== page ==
Rehabilitation for Amputees

Amputation is the removal of a limb or extremity: arm, leg, hand, foot, finger or toe. Amputation is a treatment of last resort, performed only after all other forms of treatment have failed. It is used to treat severe infection, disease progression, removal of a tumor on a bone or muscle, or persistent pain. Before undergoing an amputation, a thorough physical examination is performed to verify that amputation is the only feasible option. The most common type of amputation is removal, either above or below the knee, of the leg.

Recovery from Amputation

Although the hospital stay for an amputation may be relatively short, the recuperative period is longer, involving as it does both physical and psychological rehabilitation, as well as adjustment to altered mobility or dexterity. In most cases, amputation also requires post-surgical adjustment to a prosthetic device. At times, due to the trauma of having a body part removed, the patient has a severe psychological reaction. Because emotional issues can interfere with healing and overall health, psychotherapy or psychotropic medication may be necessary.

A hospital stay of 1 to 2 weeks is usually required after an amputation. During these weeks, the site is monitored to verify that proper healing is taking place. Prescription painkillers are administered as necessary during the recovery period. As soon as sufficient healing has taken place, the patient begins physical therapy to learn how to perform the day-to-day tasks that involved the amputated limb. In many cases, the patient, when sufficiently healed, is fitted with a prosthesis, a device that replaces the amputated limb, and then given therapeutic instruction on how to use it.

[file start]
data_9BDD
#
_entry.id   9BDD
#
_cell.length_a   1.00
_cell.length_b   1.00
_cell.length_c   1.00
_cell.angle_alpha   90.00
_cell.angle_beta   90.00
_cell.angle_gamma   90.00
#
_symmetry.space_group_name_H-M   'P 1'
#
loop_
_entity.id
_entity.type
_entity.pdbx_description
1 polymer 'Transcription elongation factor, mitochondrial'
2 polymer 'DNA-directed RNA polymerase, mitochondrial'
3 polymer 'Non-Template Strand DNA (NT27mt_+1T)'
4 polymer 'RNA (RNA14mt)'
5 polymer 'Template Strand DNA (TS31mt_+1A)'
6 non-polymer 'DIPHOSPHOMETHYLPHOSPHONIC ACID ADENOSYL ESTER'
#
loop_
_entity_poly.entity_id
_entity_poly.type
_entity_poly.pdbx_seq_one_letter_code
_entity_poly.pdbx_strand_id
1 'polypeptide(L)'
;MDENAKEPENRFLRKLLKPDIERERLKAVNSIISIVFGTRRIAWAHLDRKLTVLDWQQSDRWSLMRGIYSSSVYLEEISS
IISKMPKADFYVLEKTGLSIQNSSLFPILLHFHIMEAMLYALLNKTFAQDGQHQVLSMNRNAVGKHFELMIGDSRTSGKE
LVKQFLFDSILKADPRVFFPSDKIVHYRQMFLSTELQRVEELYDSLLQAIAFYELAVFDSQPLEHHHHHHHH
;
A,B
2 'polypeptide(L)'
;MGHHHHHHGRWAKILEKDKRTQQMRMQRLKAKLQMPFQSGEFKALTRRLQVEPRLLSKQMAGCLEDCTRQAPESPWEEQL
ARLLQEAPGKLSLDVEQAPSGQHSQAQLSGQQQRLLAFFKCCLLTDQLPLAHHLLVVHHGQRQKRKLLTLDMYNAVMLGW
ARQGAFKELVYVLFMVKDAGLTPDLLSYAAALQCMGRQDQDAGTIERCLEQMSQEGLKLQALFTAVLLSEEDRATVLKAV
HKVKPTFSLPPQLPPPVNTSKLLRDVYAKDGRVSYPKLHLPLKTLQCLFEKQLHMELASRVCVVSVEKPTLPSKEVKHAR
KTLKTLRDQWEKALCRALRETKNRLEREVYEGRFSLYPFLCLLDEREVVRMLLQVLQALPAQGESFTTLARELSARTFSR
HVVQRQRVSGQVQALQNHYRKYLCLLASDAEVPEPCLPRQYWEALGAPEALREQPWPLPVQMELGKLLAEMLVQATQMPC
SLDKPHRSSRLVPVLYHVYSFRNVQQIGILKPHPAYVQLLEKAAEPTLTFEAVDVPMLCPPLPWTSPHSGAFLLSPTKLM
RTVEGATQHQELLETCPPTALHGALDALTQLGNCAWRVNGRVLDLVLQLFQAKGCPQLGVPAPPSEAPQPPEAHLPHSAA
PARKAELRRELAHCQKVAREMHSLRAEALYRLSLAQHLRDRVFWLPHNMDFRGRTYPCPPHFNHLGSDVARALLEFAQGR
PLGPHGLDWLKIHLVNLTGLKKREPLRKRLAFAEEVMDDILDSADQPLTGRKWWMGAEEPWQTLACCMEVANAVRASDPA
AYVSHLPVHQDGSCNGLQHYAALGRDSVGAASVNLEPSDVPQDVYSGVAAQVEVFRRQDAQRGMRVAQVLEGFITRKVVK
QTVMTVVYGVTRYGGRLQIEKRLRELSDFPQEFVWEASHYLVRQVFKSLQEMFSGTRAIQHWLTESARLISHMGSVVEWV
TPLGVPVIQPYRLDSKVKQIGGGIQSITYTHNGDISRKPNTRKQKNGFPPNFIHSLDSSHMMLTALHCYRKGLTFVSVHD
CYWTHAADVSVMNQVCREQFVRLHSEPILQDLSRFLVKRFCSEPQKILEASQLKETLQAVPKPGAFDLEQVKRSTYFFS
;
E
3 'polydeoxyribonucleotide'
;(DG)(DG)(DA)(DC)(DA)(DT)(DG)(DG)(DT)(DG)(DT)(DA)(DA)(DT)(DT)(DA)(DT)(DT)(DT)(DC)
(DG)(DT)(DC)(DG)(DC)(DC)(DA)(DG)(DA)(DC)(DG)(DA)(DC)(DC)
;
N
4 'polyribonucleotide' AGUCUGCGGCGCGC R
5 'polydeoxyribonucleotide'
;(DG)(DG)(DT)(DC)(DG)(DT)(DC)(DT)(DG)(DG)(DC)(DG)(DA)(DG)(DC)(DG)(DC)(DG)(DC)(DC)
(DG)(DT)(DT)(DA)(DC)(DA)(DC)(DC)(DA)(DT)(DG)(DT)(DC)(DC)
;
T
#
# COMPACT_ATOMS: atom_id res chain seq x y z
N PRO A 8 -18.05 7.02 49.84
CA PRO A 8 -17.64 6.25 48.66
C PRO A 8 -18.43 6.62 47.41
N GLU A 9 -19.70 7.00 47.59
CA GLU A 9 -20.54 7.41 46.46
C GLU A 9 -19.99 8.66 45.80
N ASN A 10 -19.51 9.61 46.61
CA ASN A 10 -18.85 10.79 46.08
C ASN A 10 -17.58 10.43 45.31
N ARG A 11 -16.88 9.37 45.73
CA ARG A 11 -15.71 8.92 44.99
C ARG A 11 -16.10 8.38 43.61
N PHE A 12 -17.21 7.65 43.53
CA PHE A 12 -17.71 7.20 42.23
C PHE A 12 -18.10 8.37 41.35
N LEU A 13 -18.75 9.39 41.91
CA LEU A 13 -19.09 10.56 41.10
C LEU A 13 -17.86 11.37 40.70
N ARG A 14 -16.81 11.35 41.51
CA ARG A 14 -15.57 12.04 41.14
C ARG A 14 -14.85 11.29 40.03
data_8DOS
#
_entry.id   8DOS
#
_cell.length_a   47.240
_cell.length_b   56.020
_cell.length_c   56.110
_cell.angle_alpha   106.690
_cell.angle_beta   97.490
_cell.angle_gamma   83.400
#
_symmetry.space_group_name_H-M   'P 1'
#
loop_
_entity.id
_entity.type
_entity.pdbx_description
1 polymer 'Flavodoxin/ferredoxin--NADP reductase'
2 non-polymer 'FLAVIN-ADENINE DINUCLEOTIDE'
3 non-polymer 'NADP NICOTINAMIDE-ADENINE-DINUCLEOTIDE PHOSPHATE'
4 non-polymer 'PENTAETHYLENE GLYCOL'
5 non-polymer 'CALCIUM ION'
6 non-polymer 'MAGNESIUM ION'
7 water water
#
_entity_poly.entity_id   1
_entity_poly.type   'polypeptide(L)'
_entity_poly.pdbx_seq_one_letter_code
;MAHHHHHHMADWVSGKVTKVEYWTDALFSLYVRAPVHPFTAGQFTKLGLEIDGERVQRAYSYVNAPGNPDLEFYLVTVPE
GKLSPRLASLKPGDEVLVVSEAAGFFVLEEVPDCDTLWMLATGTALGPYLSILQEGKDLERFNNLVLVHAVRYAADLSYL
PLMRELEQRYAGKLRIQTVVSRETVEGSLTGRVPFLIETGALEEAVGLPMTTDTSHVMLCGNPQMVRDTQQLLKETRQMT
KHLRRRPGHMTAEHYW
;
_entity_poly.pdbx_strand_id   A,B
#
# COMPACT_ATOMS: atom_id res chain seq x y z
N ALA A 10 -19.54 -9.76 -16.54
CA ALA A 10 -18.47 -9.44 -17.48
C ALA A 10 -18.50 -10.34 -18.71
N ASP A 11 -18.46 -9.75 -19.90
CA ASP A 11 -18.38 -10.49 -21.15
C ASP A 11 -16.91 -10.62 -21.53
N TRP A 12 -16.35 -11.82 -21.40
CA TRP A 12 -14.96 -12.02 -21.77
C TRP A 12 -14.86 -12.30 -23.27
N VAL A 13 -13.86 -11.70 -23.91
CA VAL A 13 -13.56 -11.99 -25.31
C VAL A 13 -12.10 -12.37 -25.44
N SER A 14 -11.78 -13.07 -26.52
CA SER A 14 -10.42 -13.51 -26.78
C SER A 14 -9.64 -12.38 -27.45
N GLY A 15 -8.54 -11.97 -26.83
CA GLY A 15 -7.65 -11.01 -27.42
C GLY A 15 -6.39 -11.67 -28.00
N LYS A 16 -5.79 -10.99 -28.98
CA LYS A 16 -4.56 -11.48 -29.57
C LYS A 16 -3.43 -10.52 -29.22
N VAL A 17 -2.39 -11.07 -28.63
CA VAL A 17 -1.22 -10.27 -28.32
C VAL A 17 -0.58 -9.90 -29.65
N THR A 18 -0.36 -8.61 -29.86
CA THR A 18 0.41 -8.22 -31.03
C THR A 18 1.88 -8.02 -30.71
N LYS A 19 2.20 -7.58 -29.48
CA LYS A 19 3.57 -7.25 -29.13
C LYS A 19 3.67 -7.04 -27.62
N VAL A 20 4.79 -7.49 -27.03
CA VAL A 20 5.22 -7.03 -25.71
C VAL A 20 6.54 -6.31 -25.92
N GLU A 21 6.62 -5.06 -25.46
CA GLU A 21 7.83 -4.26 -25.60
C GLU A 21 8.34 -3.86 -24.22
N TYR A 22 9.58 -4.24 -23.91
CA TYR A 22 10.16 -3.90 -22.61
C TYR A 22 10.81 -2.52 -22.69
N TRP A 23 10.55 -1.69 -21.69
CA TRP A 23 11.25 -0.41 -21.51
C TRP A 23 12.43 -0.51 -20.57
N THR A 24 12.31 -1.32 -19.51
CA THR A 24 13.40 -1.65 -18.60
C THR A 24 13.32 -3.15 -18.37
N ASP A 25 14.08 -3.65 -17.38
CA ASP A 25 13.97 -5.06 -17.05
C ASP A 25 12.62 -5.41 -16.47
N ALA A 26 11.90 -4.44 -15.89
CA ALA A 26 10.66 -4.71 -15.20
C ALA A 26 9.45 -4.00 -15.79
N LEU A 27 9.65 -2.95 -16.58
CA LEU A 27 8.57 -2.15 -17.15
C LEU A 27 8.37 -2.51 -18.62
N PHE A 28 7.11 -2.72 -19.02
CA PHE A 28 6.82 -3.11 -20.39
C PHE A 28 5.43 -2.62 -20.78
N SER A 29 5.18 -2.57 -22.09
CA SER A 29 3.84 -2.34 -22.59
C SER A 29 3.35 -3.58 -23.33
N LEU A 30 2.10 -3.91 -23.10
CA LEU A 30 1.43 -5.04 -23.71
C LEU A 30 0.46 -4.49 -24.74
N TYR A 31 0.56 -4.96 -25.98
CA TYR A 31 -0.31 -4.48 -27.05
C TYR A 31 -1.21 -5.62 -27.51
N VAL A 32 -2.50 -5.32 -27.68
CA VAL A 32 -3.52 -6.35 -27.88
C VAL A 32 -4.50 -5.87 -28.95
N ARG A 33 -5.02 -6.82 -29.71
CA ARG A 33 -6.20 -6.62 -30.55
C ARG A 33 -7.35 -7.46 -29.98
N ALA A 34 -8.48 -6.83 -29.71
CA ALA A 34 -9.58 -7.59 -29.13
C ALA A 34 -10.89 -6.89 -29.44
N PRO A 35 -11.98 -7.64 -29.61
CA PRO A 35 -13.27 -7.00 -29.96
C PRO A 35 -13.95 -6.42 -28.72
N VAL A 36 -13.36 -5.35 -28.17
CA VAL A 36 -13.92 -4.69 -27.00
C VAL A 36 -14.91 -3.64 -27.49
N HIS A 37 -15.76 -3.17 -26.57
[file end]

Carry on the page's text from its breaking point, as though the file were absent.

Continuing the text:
Physical Therapy After Amputation

The wound on the amputated limb will commonly heal in about four to eight weeks. A physical therapist may help to the patient manage pain after an amputation through the use of massage, electrical stimulation and and joint manipulation to improve circulation. Physical therapy initially includes gentle stretching and range of motion activities but will progress to a full rehabilitation program that will include:

  • Muscle strengthening exercises
  • Training to perform daily activities
  • Use of artificial limbs and assistive devices
  • Emotional support and counseling

A physical therapist will teach the patient how to put a new prosthesis on and take it off, as well as how to perform all regular activities with the new limb. Prosthetic training is a process that may take up to a full year.

The goal of physical therapy is to help patients gain independence, fully function, and return to many of the activities they participated in before the amputation.

Additional Resources